Botany is the branch of biology that involves the study of the structure, evolution, properties and biochemical processes of all forms of plant life, including algae, fungi, ferns and trees. Also included within its scope are plant classification and the study of plant diseases, as well as the interactions of plants with people and the environment. A degree in Botany is well-suited to meet the challenges posed by biodiversity loss and impacts of climate change. Positions for people with botany backgrounds are usually in educational institutions, government and environmental organizations, and in the biotechnology industry including companies seeking new drugs and medicines, and useful genes for improvement of crop plants.
The graduate program in Cell and Developmental Biology offers M.Sc. and Ph.D. degrees to students undertaking advanced study and research in cell and developmental biology. The program is flexible and is designed to accommodate the diverse backgrounds of students and the broad nature of research in cell and developmental biology.
The program's courses provide a thorough understanding of the scientific fundamentals and methodologies of contemporary cell and developmental biology. All students also undertake original and significant research from the start of their studies. With nearly 50 faculty members engaged in cutting-edge research in cell and developmental biology, a wide range of research topics is available to students.
The program also aims to enhance linkages and facilitate research interactions between the larger community of cell and developmental biologists in British Columbia by acting as a common forum for scholarly exchange in cell and developmental biology through its student-led seminar series, research retreats and other activities.
The Program is administered through the Life Sciences Institute (LSI), Canada's largest Institute for life science research which houses over 80 laboratories conducting internationally recognized research in areas such as cell and molecular biology, cancer biology, diabetes and microbiology & immunology.
Program faculty and students also conduct research at hospital-based research Institutes and Centres, including the BC Cancer Research Centre, the Biomedical Research Centre, the Centre for Brain Health, BC Children's Hospital Research Institute, the Centre for Molecular Medicine and Therapeutics,and the Centre for Macular Research. All of these Institutes and Centres offer highly collaborative research environments and provide outstanding facilities and resources to the ~ 70 graduate students who call the program home.
Given the number of researchers associated with the program and their varied Departmental and Faculty affiliations, the potential range of research topics available to students in the Program is very large.
Minimum level of financial support for M.Sc. and Ph.D. students of $22,000 per year, with top-ups for students who receive scholarships.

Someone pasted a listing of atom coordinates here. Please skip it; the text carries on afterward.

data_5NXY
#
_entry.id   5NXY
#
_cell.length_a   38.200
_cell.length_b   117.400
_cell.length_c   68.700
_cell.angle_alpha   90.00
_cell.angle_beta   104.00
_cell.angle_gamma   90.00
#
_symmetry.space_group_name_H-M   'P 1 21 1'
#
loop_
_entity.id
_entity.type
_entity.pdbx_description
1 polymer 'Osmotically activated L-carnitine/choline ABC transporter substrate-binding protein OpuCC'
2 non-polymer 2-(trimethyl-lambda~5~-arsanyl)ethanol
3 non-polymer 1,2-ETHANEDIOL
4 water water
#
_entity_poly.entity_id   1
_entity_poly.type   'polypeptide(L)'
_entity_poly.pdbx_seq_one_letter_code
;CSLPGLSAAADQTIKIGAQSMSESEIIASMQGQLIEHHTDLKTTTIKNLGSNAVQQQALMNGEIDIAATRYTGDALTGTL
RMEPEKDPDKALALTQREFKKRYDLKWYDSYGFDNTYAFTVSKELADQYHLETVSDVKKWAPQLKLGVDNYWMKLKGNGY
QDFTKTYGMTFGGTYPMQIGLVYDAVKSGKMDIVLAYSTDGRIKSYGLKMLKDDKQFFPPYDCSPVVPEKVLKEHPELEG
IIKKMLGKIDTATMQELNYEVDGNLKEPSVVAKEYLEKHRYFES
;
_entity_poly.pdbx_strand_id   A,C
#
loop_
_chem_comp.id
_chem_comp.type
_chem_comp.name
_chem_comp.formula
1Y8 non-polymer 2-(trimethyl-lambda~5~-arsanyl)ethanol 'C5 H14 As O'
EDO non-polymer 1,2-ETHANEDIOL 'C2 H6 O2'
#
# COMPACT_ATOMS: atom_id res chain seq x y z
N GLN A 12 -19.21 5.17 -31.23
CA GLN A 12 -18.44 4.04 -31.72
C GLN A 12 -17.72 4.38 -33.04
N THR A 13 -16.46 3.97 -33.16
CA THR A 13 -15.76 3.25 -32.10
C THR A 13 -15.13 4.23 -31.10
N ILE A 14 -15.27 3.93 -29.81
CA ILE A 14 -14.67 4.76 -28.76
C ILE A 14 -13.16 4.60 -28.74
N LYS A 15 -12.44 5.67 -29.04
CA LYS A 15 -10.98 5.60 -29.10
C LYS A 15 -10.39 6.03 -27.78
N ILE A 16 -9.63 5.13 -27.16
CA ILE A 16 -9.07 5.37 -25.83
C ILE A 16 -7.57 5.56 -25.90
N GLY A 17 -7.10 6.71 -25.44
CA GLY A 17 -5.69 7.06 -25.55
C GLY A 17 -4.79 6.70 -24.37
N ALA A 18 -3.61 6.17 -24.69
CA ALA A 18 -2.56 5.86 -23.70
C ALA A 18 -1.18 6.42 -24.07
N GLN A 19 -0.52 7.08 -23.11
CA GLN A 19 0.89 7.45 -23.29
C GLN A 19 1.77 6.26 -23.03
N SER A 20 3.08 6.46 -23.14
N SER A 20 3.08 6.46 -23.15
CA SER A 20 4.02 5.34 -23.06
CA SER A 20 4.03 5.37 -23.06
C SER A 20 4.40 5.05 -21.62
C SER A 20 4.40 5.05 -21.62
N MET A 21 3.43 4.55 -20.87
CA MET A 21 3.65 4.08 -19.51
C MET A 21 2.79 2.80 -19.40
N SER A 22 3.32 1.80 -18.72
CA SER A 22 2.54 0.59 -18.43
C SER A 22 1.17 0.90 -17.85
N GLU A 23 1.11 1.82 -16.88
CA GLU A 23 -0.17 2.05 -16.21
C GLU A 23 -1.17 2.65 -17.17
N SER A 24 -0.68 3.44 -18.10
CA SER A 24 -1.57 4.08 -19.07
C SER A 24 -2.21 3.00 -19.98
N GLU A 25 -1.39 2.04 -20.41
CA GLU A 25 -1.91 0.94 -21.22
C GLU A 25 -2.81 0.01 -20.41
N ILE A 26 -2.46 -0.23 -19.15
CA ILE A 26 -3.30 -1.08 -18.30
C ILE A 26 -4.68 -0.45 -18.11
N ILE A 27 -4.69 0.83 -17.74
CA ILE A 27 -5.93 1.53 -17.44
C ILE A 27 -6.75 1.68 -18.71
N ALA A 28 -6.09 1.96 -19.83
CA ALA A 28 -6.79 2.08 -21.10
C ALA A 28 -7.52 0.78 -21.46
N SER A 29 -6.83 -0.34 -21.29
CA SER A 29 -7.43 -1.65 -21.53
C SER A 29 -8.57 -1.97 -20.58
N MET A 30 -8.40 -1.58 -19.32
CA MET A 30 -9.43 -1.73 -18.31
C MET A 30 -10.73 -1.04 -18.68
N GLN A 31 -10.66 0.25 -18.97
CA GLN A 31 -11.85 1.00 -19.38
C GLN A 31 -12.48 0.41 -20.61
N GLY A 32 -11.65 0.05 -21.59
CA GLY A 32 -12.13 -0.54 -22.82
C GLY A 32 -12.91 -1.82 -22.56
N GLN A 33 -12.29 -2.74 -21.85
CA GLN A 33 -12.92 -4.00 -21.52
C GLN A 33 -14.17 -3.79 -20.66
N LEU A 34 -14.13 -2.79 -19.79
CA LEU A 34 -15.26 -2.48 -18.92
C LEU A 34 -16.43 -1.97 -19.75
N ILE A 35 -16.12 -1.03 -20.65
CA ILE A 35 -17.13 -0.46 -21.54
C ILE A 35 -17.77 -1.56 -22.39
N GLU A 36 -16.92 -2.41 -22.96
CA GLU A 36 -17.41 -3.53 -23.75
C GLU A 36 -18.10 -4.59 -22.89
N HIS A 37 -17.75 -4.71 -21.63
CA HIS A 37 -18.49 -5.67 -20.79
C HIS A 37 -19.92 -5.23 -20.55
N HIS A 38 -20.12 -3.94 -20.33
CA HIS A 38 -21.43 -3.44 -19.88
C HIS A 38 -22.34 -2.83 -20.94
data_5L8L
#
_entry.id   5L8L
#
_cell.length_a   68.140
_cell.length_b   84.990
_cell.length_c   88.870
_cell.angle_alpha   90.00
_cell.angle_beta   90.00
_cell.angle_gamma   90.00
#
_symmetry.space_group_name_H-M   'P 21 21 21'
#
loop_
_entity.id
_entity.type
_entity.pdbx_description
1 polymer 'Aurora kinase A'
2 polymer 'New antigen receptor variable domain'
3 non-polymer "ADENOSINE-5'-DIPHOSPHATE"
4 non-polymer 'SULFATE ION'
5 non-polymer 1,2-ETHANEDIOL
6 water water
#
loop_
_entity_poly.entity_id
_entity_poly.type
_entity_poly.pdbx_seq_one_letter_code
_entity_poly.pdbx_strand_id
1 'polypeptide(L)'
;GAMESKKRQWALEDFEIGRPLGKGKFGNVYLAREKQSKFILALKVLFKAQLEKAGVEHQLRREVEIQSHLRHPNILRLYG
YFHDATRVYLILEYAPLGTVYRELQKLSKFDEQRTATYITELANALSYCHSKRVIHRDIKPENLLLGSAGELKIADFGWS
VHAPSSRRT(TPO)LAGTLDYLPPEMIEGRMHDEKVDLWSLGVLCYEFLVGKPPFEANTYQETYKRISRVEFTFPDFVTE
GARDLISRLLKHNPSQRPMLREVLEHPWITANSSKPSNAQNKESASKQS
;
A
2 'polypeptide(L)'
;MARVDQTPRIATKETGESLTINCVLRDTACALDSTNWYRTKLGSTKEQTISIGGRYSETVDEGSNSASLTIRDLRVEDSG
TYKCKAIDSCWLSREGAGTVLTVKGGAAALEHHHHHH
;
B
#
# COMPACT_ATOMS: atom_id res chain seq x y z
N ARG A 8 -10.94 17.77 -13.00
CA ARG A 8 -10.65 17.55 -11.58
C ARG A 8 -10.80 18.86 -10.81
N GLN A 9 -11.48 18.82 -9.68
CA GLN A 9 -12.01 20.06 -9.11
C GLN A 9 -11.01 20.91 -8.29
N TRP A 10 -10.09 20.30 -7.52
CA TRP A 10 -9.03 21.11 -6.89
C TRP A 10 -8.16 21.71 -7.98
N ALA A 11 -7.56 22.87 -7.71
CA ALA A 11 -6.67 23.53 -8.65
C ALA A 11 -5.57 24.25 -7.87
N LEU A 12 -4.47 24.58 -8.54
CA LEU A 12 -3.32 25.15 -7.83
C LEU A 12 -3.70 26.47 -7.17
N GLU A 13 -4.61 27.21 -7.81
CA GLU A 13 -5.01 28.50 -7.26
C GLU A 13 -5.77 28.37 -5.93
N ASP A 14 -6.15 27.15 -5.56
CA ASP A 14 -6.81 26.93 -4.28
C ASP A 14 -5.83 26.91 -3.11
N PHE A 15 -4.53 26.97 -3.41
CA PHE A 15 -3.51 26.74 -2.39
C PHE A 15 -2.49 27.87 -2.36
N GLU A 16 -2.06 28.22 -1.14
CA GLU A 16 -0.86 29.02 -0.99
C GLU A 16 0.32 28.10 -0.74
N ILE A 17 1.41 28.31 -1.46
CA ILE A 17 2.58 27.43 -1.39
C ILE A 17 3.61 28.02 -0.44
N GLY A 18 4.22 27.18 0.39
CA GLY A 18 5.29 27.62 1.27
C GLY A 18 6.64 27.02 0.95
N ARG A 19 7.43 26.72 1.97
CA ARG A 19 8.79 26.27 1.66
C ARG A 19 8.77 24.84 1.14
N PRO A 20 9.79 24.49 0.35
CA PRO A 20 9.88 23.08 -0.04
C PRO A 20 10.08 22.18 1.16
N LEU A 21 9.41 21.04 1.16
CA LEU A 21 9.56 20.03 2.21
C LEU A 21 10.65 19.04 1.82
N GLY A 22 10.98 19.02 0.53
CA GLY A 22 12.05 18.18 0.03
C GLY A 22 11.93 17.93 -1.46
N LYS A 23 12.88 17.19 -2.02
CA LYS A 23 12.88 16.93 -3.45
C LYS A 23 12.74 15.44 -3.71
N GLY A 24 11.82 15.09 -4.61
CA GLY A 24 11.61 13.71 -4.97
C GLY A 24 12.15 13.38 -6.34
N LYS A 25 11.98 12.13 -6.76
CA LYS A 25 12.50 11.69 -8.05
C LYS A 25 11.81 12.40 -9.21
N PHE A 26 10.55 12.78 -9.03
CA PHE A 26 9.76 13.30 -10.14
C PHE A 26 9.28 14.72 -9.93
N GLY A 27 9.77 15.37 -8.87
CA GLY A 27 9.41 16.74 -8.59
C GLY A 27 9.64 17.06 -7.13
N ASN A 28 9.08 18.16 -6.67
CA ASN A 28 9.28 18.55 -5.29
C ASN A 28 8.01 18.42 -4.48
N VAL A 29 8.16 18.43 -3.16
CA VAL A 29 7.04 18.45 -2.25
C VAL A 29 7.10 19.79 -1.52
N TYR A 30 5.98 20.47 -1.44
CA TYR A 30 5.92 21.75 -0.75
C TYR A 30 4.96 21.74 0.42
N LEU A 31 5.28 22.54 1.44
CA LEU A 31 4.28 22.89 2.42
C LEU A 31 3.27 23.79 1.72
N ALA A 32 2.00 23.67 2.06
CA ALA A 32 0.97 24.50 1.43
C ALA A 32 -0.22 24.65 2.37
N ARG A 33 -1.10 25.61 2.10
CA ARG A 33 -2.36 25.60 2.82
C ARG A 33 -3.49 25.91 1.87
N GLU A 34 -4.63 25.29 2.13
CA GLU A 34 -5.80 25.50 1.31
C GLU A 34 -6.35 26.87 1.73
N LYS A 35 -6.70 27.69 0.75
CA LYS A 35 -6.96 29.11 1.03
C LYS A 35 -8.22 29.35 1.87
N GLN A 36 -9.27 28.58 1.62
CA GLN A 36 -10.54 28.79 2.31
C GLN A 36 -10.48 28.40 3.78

Our graduates are well-prepared and highly competitive for the next step in their careers, whether in academia or in other sectors (e.g. biotechnology, health care, government, business, finance) where an in-depth knowledge of modern cell and developmental biology is required.
As one of the world's leading Chemistry Departments, we create an exceptional research and learning environment for advancing and sharing knowledge that emphasizes excellence, equity and sustainability. Research areas include:
Outstanding facilities and resources accommodate more than 500 graduate students, postdoctoral fellows and faculty that call the Department of Chemistry home. The Department has one of the most comfortable and up-to-date research spaces in North America, and offers MSc and PhD degrees - both degrees require graduate courses and research work reported in a thesis.
Courses offered in the Chemistry Department cover a wide range of subject matter, from synthetic organic chemistry to chemical physics and theory.
The department is one of the most well equipped research facilities along the west coast and is fortunate to be located in a breathtaking locale that includes ocean, mountains and mild climate.
Applicants who are interested in nanomaterials synthesis, characterization and application, and nanoscience instrumentation may consider the NanoMat program that provides additional funding and professional development opportunities. Applicants who are interested in the production, preparation, and application of nuclear isotopes for science and medicine may consider the IsoSiM program. Applicants who are interested in quantum materials may consider the QuEST program.
Experimental Medicine is the study of the pathogenesis and treatment of disease. Modern experimental medicine represents a rapidly growing body of knowledge involving the determination of diseases processes and the development of appropriate therapies.
The Experimental Medicine Program is intended for individuals seeking a career in research. The Department of Medicine offers opportunities and facilities for advanced studies in experimental medicine, leading toward the M.Sc. and Ph.D. degrees. Members of the Department direct research programs in a wide range of basic and clinically relevant areas. There are a variety of special interest areas of national and international stature. Specialties within the Experimental Medicine Program include: Cardiology, Endocrinology, Gastroenterology, Hematology, Infectious Diseases, Medical Immunology, Medical Oncology, Molecular Biology, Nephrology, Neurology and Respiratory Medicine.